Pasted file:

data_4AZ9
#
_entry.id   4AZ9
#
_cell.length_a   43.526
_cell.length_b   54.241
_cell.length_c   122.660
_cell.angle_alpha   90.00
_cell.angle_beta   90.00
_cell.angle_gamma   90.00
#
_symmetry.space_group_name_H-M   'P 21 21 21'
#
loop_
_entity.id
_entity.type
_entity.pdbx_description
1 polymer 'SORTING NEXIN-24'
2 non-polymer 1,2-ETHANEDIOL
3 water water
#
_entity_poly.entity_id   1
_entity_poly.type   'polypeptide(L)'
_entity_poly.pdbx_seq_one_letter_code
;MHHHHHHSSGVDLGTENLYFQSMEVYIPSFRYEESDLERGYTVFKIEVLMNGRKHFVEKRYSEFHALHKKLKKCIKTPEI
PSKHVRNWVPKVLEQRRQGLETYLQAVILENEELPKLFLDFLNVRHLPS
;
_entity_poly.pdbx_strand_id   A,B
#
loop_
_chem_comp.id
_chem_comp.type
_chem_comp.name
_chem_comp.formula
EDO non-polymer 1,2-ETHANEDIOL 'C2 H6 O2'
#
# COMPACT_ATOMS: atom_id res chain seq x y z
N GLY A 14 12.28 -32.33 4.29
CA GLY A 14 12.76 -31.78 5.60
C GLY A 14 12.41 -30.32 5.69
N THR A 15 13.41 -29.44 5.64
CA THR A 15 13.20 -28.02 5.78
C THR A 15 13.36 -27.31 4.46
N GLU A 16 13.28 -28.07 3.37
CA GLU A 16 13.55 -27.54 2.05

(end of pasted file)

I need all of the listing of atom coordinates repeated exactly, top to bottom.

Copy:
data_4AZ9
#
_entry.id   4AZ9
#
_cell.length_a   43.526
_cell.length_b   54.241
_cell.length_c   122.660
_cell.angle_alpha   90.00
_cell.angle_beta   90.00
_cell.angle_gamma   90.00
#
_symmetry.space_group_name_H-M   'P 21 21 21'
#
loop_
_entity.id
_entity.type
_entity.pdbx_description
1 polymer 'SORTING NEXIN-24'
2 non-polymer 1,2-ETHANEDIOL
3 water water
#
_entity_poly.entity_id   1
_entity_poly.type   'polypeptide(L)'
_entity_poly.pdbx_seq_one_letter_code
;MHHHHHHSSGVDLGTENLYFQSMEVYIPSFRYEESDLERGYTVFKIEVLMNGRKHFVEKRYSEFHALHKKLKKCIKTPEI
PSKHVRNWVPKVLEQRRQGLETYLQAVILENEELPKLFLDFLNVRHLPS
;
_entity_poly.pdbx_strand_id   A,B
#
loop_
_chem_comp.id
_chem_comp.type
_chem_comp.name
_chem_comp.formula
EDO non-polymer 1,2-ETHANEDIOL 'C2 H6 O2'
#
# COMPACT_ATOMS: atom_id res chain seq x y z
N GLY A 14 12.28 -32.33 4.29
CA GLY A 14 12.76 -31.78 5.60
C GLY A 14 12.41 -30.32 5.69
N THR A 15 13.41 -29.44 5.64
CA THR A 15 13.20 -28.02 5.78
C THR A 15 13.36 -27.31 4.46
N GLU A 16 13.28 -28.07 3.37
CA GLU A 16 13.55 -27.54 2.05